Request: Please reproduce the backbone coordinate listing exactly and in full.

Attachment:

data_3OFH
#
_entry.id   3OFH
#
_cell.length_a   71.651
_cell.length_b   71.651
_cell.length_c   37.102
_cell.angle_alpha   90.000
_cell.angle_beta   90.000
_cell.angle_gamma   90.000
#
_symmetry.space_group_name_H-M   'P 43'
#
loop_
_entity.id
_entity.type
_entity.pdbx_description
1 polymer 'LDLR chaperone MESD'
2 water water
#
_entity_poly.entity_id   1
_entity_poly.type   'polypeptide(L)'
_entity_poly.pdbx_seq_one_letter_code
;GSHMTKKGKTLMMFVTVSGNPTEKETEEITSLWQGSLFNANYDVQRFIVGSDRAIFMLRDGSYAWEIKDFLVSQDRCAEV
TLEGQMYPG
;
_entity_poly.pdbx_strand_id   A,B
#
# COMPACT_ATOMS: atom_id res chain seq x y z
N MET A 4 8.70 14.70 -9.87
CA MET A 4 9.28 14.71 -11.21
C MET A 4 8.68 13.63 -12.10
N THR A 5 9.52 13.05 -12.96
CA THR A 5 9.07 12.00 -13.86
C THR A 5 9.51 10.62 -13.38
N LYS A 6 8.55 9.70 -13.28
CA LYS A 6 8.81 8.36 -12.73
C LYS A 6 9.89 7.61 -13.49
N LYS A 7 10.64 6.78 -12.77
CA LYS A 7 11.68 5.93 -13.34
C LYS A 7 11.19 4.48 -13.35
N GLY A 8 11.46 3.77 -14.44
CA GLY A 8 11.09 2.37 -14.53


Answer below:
data_3OFH
#
_entry.id   3OFH
#
_cell.length_a   71.651
_cell.length_b   71.651
_cell.length_c   37.102
_cell.angle_alpha   90.000
_cell.angle_beta   90.000
_cell.angle_gamma   90.000
#
_symmetry.space_group_name_H-M   'P 43'
#
loop_
_entity.id
_entity.type
_entity.pdbx_description
1 polymer 'LDLR chaperone MESD'
2 water water
#
_entity_poly.entity_id   1
_entity_poly.type   'polypeptide(L)'
_entity_poly.pdbx_seq_one_letter_code
;GSHMTKKGKTLMMFVTVSGNPTEKETEEITSLWQGSLFNANYDVQRFIVGSDRAIFMLRDGSYAWEIKDFLVSQDRCAEV
TLEGQMYPG
;
_entity_poly.pdbx_strand_id   A,B
#
# COMPACT_ATOMS: atom_id res chain seq x y z
N MET A 4 8.70 14.70 -9.87
CA MET A 4 9.28 14.71 -11.21
C MET A 4 8.68 13.63 -12.10
N THR A 5 9.52 13.05 -12.96
CA THR A 5 9.07 12.00 -13.86
C THR A 5 9.51 10.62 -13.38
N LYS A 6 8.55 9.70 -13.28
CA LYS A 6 8.81 8.36 -12.73
C LYS A 6 9.89 7.61 -13.49
N LYS A 7 10.64 6.78 -12.77
CA LYS A 7 11.68 5.93 -13.34
C LYS A 7 11.19 4.48 -13.35
N GLY A 8 11.46 3.77 -14.44
CA GLY A 8 11.09 2.37 -14.53